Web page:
Communications expert Karthik Srinivasan condenses years of expertise in digital marketing in his new book
Be Social to create a detailed guide in building an online personal brand. In today’s digital age where social media occupies the centre stage in our everyday life, our virtual presence influences how the world perceives us and that is why Be Social discusses the importance of building and maintaining a personal brand online.
In a career spanning two decades, Srinivasan has worked with leading companies such as Flipkart to create and manage digital perceptions of brands. He has also made a mark for himself online as the most viewed LinkedIn profile through the years 2015-17 under marketing and advertisement/communication in addition to authoring award-winning blogs.
Excerpts from the interview:
Be Social focuses on how people can create personal brands for themselves on the internet . Why is this process of building a brand so important, especially in today’s age?
In this day and age where everything is digital, people should know what you are interested in from a personal as well as a professional point of view. This will open up new opportunities, both personally and professionally. You need to treat yourself as a brand and do the best projection of that brand online so that people form a positive opinion about you. Because all social media platforms are free, people don’t think that much about what they are saying online and assume that they are just talking in front of their friends. That’s not the case. They are actually talking to the entire world. This is all the more reason why it’s so important to be cognizant about what you’re saying online and how you are saying it such that your brand is affected positively. That’s why it’s important to make an effort in building an online brand for yourself.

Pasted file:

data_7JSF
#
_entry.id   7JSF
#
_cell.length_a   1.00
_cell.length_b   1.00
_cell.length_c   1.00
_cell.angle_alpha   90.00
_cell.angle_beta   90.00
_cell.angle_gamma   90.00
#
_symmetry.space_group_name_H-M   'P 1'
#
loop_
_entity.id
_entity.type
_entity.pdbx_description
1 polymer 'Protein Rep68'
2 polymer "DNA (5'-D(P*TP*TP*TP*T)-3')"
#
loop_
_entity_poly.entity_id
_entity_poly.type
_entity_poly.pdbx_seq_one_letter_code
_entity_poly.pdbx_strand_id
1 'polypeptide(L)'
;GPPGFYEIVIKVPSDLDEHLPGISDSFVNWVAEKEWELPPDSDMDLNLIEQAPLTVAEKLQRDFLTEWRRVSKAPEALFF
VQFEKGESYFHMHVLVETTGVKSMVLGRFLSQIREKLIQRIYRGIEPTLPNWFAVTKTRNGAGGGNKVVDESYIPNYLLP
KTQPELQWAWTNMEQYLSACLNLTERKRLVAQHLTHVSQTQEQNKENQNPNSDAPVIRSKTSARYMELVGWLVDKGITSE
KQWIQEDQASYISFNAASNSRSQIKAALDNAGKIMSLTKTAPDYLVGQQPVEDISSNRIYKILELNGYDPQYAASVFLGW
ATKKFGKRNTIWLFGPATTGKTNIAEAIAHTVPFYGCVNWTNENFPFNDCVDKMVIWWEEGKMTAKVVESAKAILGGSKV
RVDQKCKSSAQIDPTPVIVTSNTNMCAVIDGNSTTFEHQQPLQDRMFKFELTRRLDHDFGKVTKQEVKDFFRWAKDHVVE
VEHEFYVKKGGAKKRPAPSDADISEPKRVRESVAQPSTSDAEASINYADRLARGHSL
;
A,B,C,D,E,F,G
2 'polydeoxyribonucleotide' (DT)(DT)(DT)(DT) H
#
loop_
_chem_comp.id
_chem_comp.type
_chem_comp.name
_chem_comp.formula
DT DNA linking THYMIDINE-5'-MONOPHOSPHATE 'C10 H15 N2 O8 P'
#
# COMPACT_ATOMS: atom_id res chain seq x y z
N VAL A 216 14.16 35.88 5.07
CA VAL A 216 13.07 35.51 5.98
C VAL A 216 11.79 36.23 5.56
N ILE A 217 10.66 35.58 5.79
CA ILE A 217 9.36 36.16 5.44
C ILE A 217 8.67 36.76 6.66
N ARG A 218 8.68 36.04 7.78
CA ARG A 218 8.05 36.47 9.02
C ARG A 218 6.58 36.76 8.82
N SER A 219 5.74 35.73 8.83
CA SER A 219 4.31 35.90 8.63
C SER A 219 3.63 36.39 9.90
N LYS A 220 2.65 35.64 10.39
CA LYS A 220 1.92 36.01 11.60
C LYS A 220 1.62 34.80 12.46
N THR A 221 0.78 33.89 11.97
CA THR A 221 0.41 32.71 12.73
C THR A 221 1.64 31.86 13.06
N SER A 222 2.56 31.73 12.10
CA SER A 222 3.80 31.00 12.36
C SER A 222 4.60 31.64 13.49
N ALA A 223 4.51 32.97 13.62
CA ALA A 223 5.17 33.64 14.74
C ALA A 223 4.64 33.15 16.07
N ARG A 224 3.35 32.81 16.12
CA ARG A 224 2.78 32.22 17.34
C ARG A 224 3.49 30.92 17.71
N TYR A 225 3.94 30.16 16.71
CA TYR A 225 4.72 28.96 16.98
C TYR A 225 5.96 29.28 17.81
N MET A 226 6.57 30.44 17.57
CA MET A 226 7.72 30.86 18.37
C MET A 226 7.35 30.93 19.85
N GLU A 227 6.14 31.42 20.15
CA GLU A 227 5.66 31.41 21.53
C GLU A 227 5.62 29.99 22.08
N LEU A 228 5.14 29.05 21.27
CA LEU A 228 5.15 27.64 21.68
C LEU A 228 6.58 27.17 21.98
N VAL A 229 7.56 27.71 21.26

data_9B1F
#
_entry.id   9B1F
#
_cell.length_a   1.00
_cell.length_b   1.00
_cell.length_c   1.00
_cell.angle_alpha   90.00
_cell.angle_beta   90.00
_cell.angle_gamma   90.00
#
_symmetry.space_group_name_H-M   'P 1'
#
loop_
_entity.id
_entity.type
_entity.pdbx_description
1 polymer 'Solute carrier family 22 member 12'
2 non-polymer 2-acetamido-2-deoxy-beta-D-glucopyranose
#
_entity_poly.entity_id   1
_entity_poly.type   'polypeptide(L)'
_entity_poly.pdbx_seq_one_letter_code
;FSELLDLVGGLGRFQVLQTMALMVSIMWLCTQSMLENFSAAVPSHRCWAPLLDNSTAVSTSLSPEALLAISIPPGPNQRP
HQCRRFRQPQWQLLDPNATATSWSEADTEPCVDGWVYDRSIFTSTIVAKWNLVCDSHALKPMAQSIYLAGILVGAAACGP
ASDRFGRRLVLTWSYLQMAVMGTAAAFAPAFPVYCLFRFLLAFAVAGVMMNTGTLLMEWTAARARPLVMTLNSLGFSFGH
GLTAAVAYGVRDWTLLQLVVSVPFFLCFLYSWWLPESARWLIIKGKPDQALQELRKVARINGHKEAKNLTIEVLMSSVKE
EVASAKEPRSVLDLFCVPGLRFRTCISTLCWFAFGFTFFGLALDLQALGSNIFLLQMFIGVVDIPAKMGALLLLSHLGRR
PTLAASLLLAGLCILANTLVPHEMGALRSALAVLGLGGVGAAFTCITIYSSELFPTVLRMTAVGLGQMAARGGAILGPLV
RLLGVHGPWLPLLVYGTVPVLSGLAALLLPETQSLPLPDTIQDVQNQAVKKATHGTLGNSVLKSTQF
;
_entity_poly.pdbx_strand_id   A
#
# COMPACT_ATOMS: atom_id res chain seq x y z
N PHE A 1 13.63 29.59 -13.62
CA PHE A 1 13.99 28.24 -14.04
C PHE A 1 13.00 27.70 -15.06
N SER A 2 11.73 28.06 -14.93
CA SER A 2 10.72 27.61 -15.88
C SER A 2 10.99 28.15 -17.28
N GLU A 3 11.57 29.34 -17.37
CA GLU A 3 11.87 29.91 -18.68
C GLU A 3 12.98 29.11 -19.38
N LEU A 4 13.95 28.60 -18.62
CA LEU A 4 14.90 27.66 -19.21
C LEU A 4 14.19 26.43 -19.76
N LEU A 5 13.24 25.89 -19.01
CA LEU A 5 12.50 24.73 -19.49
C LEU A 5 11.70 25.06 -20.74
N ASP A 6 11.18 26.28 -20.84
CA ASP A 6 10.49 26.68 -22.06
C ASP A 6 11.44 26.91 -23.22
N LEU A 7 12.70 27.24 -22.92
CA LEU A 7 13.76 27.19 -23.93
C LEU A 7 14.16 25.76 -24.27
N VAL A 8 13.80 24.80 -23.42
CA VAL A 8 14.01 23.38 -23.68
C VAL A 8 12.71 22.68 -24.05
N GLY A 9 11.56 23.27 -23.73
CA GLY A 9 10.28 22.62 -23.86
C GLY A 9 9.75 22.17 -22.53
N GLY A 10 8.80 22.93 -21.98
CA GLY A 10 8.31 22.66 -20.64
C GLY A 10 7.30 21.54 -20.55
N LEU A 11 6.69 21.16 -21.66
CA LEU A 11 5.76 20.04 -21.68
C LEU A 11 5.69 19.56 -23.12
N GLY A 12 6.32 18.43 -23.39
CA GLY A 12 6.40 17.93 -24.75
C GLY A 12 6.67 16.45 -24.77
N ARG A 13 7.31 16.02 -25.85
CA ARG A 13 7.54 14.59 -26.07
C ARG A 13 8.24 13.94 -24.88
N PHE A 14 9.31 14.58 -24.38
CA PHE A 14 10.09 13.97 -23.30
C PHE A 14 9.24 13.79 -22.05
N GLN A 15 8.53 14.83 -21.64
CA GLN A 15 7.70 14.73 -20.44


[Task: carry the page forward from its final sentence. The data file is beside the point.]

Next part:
What are a few basic strategies and guidelines a person should keep in mind while just starting to work on building an online personal brand?
The most important thing is that a person should actually have a brand in the first place. What I mean by that is there should be four or five parameters about you and your online image that people should be able to identify. You should post content related to these four or five things more often, rather than talking about everything. This will make people associate you with certain things. For example, somebody can see your profile and immediately think, “Okay, this person is really interested in cars and driving”, if that’s what you choose to focus on. The point is that you are able to create a perception in people’s minds when you actually focus on a few things that you are genuinely interested in and you eventually become known for them. This is how you create a brand.
In your experience, have you noticed any patterns of thought, especially among Indians that pose problems in building successful online brands?
One big challenge, especially among Indians, is that we are not very articulate. Even in schools, we are not encouraged to speak in front of the class; only a handful of very confident students in the class speak up. This sort of problem manifests itself when we are putting up things online as well as we are always worried about what people will think.
So what can we do to overcome this problem of not being articulate enough and being hesitant to express our thoughts online?
There is no instant solution to this problem because if you have not been in this frame of mind of expressing yourself clearly all throughout school, college and even your professional life, nothing will change overnight. However, one good way to build confidence is to take inspiration from people who are doing it right. In my book, I have quoted Anand Mahindra’s tweets frequently and other profiles as well. If you actually analyse their tweets and posts, you will come to understand that it’s not rocket science and in fact, it’s fairly simple. The point is that there are ample people online to take inspiration from so we can analyse their online behaviour and use their strategies in a positive way.
Can you identify a few reasons why the online presence of people like Anand Mahindra has been so influential? What can we, as beginners, take away as lessons from their profiles?